Hair caught on roses made of thorns.
Self-portraits in studio with hair caught on some plants of Dipsacus Fullonum here called roses.
I took these pictures during the Lockdown of 2020. In my studio background I put bunches of Dipsacus in little vases. I entwined my strands of hair to the thorns of Dipsacus’s sprouts.
The Dipsacus Fullonum refers to the idea of death, compared to the roses that, instead, symbolize beauty, colors, life. Dipsacus has its flower of thorns, no petals, no colors, no smell, it attracts dust and spider webs; it doesn’t have the same caducity of the roses, it is dry, eternally.
I am interesting in the contrast between the permanence of the past, that is the dryness of Dipsacus’s flowers and the transience of Roses.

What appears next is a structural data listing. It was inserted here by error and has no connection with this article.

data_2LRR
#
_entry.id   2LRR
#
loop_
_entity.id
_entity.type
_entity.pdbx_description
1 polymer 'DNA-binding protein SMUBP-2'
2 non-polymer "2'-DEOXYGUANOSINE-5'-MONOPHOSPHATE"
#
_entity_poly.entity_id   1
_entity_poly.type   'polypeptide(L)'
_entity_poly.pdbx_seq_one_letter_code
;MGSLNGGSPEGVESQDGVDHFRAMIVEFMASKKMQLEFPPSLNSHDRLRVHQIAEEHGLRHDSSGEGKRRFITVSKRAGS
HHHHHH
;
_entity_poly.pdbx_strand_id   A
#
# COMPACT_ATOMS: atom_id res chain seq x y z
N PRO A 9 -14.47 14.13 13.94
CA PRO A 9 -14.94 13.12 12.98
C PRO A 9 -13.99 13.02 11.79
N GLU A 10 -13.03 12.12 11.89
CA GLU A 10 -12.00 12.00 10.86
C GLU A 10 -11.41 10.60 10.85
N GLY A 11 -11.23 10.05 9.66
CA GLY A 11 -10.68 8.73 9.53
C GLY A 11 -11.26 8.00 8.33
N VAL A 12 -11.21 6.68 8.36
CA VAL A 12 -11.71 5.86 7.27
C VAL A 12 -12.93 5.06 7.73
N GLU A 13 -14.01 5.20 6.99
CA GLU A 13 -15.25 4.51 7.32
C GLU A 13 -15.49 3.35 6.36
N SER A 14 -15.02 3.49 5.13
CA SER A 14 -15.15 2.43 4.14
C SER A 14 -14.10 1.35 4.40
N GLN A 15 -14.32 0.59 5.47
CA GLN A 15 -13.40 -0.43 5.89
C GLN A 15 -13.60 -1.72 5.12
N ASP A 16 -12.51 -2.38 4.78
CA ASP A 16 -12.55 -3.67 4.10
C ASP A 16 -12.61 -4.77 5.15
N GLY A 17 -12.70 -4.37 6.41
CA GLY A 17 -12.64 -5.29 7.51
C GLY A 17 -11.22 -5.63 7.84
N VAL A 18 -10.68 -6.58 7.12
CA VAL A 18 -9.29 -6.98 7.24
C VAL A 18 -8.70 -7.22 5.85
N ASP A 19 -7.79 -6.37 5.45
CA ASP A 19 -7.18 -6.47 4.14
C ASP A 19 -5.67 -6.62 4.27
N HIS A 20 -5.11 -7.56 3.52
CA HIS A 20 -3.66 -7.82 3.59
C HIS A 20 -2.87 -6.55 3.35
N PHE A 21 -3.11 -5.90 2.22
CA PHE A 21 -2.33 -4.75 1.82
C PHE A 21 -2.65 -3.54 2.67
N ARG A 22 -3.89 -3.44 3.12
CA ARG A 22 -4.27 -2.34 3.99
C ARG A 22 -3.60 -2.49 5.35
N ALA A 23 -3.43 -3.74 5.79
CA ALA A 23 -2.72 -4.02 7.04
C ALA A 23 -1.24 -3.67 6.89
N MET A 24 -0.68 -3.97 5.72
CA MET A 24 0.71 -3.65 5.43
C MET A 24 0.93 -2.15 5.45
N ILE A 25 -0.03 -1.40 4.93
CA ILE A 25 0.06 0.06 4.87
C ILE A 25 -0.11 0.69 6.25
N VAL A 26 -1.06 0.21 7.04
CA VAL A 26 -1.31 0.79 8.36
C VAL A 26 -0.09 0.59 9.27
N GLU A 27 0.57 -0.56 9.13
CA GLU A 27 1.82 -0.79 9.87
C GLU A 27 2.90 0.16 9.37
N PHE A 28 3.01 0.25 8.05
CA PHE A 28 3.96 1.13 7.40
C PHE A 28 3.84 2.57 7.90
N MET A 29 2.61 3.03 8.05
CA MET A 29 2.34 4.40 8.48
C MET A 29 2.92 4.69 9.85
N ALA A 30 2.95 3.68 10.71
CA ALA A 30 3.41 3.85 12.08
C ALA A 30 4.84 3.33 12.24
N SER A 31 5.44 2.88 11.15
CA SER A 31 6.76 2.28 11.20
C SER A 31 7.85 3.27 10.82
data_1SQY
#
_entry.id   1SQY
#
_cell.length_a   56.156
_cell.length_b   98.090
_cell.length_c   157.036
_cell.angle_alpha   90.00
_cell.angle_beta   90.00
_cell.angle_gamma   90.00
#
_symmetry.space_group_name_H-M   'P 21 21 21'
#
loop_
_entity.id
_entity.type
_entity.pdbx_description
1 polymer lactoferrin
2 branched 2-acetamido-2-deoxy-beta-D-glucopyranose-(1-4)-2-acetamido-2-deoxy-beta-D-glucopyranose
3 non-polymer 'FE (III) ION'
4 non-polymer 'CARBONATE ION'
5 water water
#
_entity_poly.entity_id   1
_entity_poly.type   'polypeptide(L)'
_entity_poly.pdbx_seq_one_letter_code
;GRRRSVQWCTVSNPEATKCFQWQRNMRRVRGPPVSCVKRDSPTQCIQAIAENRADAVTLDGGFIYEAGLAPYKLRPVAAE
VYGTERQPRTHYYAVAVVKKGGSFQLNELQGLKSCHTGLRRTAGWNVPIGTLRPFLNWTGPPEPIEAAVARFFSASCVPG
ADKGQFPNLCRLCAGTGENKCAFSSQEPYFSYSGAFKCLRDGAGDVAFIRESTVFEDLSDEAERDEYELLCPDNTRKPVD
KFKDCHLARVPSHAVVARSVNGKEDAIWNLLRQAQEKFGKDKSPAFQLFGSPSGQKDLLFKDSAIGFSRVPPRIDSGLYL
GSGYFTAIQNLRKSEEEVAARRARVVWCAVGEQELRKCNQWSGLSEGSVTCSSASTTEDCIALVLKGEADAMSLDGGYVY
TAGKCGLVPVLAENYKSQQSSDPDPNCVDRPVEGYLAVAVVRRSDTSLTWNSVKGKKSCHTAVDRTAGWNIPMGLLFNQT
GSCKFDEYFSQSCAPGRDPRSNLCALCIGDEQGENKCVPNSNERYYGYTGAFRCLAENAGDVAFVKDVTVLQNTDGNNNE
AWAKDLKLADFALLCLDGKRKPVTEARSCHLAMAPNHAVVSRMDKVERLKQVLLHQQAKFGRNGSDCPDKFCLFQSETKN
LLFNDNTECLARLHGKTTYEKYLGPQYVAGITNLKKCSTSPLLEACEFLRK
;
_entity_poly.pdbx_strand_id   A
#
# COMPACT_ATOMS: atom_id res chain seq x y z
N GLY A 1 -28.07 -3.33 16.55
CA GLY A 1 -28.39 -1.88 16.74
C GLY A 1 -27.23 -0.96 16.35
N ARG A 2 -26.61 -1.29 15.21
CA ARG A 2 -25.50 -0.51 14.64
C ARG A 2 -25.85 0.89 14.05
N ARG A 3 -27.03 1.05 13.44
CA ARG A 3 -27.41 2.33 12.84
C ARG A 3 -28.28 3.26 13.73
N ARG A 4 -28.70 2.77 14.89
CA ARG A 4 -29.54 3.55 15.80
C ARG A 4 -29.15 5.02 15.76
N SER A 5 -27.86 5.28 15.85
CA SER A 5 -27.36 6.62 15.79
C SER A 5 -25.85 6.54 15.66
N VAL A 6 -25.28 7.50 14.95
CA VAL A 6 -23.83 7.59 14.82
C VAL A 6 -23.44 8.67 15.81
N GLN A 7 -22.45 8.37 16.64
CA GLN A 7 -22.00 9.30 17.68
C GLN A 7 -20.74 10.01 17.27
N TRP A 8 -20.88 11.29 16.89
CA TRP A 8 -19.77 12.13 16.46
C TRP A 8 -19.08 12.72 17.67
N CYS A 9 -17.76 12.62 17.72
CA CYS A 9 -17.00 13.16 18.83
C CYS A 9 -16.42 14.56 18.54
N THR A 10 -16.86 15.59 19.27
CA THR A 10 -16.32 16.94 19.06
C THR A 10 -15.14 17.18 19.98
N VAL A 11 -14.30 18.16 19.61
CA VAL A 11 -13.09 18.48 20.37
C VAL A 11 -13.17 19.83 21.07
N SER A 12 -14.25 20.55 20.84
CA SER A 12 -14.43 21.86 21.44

In these self-portraits I photograph the gesture of a separation, the separation from the past in whose thorns I remain entangled, the Dipsacus inside my hair.
This gesture repeats itself endlessly, in a “repetition compulsion”, until I become a ghost. The “repetition compulsion” is a way of trying to heal undigested trauma, mostly from our early years. We get caught of the mechanism of our mind, they are just mental patterns that we ourselves build.